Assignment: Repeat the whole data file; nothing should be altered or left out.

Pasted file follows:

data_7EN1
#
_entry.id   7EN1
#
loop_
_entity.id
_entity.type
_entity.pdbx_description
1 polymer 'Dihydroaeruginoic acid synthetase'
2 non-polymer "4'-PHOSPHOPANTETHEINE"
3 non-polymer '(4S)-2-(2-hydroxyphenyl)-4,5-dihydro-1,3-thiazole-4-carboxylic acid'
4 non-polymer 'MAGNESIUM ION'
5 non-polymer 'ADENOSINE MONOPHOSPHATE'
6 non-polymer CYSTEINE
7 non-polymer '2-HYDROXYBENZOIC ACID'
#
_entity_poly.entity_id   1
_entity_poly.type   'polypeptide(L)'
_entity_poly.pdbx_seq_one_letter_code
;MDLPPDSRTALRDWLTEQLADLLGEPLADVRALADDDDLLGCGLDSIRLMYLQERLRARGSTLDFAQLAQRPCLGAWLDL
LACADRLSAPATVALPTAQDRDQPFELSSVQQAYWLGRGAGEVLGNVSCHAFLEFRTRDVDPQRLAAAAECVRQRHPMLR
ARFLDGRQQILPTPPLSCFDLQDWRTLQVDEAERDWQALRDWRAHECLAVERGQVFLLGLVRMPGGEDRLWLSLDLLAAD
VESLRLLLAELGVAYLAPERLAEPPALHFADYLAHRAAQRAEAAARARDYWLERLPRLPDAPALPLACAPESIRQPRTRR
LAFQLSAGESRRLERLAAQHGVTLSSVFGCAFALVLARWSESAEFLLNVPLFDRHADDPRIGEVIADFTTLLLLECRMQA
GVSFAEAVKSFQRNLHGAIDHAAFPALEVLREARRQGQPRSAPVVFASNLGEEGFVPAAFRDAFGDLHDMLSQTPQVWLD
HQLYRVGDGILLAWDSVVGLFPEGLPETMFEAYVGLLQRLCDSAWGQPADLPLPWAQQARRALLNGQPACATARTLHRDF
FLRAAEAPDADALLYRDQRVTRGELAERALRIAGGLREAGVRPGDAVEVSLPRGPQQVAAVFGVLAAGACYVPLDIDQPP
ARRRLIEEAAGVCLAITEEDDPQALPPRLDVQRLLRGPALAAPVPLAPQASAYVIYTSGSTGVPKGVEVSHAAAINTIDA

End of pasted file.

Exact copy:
data_7EN1
#
_entry.id   7EN1
#
loop_
_entity.id
_entity.type
_entity.pdbx_description
1 polymer 'Dihydroaeruginoic acid synthetase'
2 non-polymer "4'-PHOSPHOPANTETHEINE"
3 non-polymer '(4S)-2-(2-hydroxyphenyl)-4,5-dihydro-1,3-thiazole-4-carboxylic acid'
4 non-polymer 'MAGNESIUM ION'
5 non-polymer 'ADENOSINE MONOPHOSPHATE'
6 non-polymer CYSTEINE
7 non-polymer '2-HYDROXYBENZOIC ACID'
#
_entity_poly.entity_id   1
_entity_poly.type   'polypeptide(L)'
_entity_poly.pdbx_seq_one_letter_code
;MDLPPDSRTALRDWLTEQLADLLGEPLADVRALADDDDLLGCGLDSIRLMYLQERLRARGSTLDFAQLAQRPCLGAWLDL
LACADRLSAPATVALPTAQDRDQPFELSSVQQAYWLGRGAGEVLGNVSCHAFLEFRTRDVDPQRLAAAAECVRQRHPMLR
ARFLDGRQQILPTPPLSCFDLQDWRTLQVDEAERDWQALRDWRAHECLAVERGQVFLLGLVRMPGGEDRLWLSLDLLAAD
VESLRLLLAELGVAYLAPERLAEPPALHFADYLAHRAAQRAEAAARARDYWLERLPRLPDAPALPLACAPESIRQPRTRR
LAFQLSAGESRRLERLAAQHGVTLSSVFGCAFALVLARWSESAEFLLNVPLFDRHADDPRIGEVIADFTTLLLLECRMQA
GVSFAEAVKSFQRNLHGAIDHAAFPALEVLREARRQGQPRSAPVVFASNLGEEGFVPAAFRDAFGDLHDMLSQTPQVWLD
HQLYRVGDGILLAWDSVVGLFPEGLPETMFEAYVGLLQRLCDSAWGQPADLPLPWAQQARRALLNGQPACATARTLHRDF
FLRAAEAPDADALLYRDQRVTRGELAERALRIAGGLREAGVRPGDAVEVSLPRGPQQVAAVFGVLAAGACYVPLDIDQPP
ARRRLIEEAAGVCLAITEEDDPQALPPRLDVQRLLRGPALAAPVPLAPQASAYVIYTSGSTGVPKGVEVSHAAAINTIDA